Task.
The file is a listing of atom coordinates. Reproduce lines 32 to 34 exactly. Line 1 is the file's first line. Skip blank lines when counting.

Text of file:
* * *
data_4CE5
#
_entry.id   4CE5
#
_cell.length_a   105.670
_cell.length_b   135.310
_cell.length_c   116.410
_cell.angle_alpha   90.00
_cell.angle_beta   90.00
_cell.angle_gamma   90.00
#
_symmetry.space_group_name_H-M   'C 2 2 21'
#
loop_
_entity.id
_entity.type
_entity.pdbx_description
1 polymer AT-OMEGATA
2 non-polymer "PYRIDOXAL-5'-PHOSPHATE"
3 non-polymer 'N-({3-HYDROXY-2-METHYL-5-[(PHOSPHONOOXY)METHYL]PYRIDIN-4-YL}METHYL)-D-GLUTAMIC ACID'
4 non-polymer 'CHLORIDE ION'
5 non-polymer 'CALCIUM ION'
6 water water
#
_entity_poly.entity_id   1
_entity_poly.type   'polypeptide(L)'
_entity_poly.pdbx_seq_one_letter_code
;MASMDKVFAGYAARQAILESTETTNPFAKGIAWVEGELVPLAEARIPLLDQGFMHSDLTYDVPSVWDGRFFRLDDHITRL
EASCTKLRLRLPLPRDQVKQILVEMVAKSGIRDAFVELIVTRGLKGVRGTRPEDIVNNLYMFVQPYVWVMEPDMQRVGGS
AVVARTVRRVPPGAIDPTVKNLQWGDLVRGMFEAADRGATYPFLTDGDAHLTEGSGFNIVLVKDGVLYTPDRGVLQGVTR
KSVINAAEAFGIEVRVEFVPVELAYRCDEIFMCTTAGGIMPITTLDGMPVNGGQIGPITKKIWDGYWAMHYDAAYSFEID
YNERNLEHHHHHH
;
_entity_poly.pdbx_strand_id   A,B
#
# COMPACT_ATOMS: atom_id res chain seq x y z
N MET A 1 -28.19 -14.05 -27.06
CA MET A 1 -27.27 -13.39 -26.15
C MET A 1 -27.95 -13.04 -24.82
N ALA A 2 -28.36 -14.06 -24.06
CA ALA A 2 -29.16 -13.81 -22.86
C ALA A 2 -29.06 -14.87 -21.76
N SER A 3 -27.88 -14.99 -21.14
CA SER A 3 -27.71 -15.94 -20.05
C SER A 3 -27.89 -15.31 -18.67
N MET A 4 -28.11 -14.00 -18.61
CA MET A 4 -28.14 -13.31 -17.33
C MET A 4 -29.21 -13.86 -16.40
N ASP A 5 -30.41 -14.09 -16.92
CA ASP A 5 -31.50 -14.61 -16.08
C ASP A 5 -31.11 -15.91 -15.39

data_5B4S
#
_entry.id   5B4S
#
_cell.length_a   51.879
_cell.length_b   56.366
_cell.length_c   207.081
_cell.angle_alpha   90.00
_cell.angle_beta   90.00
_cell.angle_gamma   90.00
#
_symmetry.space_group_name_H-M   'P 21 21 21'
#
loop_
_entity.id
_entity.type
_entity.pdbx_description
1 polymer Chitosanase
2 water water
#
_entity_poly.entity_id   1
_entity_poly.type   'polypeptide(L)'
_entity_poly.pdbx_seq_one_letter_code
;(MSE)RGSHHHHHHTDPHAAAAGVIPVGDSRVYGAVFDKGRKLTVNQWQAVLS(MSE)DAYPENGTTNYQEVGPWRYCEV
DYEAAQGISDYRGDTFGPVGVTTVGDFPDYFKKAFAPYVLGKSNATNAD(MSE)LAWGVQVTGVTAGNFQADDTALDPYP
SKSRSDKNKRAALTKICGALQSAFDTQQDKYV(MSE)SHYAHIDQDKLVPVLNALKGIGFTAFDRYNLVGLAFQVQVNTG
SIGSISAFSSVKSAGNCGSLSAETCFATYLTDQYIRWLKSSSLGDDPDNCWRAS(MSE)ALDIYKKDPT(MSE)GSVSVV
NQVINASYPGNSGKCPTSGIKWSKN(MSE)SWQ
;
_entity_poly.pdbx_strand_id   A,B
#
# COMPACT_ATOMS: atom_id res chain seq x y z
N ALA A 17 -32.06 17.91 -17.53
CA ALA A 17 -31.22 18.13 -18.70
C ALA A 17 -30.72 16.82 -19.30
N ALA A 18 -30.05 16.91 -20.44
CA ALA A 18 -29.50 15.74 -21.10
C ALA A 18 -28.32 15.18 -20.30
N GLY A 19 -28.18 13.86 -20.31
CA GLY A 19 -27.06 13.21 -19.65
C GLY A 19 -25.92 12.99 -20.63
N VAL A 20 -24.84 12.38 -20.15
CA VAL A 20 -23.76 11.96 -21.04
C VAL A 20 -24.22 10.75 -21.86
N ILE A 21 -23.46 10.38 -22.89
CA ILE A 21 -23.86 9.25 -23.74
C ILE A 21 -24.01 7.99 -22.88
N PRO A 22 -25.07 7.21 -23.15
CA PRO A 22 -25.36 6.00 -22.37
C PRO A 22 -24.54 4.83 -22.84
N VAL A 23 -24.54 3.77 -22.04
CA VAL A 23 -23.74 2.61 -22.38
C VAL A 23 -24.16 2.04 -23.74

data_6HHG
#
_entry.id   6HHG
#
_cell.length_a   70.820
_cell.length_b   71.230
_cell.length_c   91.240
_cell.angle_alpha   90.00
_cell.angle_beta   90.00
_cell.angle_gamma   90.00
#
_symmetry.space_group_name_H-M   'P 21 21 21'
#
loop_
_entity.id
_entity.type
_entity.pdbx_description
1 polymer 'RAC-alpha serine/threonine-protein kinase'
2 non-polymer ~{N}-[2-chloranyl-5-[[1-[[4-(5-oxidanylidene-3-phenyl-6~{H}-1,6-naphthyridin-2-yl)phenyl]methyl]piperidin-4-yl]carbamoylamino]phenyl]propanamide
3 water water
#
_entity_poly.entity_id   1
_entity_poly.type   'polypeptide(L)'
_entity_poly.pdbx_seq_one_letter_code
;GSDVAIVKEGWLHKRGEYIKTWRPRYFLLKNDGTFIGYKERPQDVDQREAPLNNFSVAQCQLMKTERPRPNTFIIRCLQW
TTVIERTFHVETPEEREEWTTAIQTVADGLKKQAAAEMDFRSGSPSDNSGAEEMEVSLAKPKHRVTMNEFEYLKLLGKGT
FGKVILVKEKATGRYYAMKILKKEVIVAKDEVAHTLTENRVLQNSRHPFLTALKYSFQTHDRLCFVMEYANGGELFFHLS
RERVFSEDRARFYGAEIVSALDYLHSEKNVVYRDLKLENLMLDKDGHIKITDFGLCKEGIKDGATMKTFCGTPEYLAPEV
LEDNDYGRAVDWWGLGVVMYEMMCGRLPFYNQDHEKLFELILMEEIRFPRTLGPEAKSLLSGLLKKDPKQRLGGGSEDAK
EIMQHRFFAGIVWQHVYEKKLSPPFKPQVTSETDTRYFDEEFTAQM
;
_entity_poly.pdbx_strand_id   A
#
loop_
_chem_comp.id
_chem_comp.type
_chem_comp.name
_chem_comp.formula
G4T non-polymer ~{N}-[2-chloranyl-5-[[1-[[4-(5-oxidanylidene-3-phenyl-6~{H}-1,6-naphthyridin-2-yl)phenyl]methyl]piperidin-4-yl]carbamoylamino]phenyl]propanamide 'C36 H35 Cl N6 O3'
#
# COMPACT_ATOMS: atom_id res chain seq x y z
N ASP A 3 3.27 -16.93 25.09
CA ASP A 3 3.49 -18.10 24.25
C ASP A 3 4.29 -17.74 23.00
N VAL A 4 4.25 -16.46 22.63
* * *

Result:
YNERNLEHHHHHH
;
_entity_poly.pdbx_strand_id   A,B